Rottweiler vs German Shepherd

Rottweiler vs German Shepherd: Who Would Win?

The German Shepherd Dog (GSD) is one of the most popular breeds today. They are known for their loyalty, love of family, and being loyal to those they care about. These qualities make them very desirable dogs in our modern society. However, these same traits can cause problems when they come into contact with other aggressive breeds such as the Rottweiler.

In fact, there have been cases where GSDs have attacked and killed their owners or even strangers. Some people believe that the reason why some people choose to own a dog like this is because it makes them feel safe. While this may be true for some, it does not necessarily mean that all Rottweilers are friendly and loving creatures.

Some Rottweilers are extremely dominant and will attack anyone who gets too close to them. Others tend to be more passive and less likely to get into fights than others. If you decide that you want a Rottweiler, then you need to take precautions if you plan on keeping him around your home.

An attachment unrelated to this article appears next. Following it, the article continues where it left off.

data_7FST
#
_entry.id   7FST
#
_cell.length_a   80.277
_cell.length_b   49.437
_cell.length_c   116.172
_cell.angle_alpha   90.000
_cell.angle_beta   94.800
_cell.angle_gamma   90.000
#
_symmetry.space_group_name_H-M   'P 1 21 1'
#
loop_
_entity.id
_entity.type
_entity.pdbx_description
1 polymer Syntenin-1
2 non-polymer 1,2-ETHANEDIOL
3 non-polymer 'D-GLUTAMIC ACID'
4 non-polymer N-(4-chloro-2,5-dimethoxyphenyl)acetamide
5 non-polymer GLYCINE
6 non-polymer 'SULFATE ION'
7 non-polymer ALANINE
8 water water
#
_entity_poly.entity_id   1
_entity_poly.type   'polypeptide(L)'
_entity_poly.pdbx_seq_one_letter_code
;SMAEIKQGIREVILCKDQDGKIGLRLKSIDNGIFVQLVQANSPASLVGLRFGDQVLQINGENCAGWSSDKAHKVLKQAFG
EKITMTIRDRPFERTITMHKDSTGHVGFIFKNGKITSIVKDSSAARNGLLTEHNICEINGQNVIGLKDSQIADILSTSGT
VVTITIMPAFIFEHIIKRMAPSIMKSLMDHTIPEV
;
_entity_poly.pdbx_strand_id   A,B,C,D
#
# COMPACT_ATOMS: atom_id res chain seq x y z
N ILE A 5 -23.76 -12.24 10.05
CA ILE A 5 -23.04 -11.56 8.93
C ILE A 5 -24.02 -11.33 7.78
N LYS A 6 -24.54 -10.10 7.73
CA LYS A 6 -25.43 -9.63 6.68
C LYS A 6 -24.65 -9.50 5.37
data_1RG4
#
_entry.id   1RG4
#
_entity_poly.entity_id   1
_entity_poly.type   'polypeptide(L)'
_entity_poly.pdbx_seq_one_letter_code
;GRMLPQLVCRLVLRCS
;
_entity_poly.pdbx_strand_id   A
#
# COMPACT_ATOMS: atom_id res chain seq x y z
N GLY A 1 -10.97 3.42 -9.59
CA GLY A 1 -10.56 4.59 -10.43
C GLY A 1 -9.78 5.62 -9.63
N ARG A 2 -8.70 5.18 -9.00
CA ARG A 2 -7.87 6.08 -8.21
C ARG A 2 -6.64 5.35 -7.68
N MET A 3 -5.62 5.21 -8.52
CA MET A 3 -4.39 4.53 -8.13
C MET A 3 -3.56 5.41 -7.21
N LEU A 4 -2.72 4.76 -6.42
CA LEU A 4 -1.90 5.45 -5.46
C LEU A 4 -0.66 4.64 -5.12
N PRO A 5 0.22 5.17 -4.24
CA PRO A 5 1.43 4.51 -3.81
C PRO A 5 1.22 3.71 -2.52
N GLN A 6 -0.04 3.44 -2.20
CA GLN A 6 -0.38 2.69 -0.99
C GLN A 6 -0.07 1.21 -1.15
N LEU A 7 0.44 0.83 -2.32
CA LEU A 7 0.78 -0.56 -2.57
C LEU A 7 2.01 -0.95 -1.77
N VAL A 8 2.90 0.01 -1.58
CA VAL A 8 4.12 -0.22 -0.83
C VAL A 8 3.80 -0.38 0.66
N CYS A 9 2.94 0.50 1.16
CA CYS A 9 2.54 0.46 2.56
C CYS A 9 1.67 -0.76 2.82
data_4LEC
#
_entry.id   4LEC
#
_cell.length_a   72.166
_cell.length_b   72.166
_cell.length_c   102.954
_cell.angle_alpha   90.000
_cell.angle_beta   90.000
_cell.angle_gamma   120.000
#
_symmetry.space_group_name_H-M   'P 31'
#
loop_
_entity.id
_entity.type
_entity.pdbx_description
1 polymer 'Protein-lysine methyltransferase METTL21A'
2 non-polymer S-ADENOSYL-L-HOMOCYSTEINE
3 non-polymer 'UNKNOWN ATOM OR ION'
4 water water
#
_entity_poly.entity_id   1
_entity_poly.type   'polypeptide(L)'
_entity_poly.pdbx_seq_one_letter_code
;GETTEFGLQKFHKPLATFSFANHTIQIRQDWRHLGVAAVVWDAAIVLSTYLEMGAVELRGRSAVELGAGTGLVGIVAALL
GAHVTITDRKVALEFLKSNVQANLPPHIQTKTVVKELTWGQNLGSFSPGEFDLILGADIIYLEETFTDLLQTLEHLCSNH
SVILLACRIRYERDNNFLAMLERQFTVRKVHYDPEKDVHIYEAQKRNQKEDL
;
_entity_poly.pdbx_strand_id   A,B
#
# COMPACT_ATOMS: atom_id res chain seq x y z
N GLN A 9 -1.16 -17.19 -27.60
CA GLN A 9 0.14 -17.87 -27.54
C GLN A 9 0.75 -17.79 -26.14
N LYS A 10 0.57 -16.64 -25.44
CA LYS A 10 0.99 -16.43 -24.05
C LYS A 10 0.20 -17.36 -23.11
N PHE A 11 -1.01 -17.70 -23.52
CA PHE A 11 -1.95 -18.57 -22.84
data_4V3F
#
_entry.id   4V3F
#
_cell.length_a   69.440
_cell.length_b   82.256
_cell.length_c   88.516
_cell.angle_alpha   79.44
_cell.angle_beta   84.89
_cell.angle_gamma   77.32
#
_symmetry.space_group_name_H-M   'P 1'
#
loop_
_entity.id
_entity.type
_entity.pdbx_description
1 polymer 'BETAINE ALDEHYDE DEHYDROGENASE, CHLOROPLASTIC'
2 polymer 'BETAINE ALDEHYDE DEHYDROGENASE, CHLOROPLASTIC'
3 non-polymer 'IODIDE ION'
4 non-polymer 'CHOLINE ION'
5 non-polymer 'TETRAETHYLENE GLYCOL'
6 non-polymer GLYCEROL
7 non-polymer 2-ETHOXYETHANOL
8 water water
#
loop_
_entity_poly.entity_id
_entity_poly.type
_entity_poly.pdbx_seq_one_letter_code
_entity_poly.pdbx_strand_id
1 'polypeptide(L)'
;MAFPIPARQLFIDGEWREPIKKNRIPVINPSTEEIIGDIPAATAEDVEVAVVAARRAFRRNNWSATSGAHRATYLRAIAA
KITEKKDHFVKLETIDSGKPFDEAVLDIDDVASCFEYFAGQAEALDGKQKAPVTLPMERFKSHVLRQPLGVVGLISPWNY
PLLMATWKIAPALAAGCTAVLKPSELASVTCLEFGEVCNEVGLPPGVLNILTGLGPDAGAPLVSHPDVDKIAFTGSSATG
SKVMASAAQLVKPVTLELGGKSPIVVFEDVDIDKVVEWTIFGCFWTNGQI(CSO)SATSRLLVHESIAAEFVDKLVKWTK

You need to make sure that he doesn’t become overly aggressive towards other animals or humans, especially children.

If you do not properly train and socialize your Rottweiler when he is a puppy, then he may become very territorial or even turn around and attack his owner. It just takes some dogs longer to warm up to new people. While some owners believe that their Rottweiler is a loving and friendly dog, others will tell you a different story.

As far as breeds go, the Rottweiler is considered a large breed. In fact, it is one of the largest in existence. These dogs typically weigh anywhere from 85 pounds to well over 100 pounds when fully grown.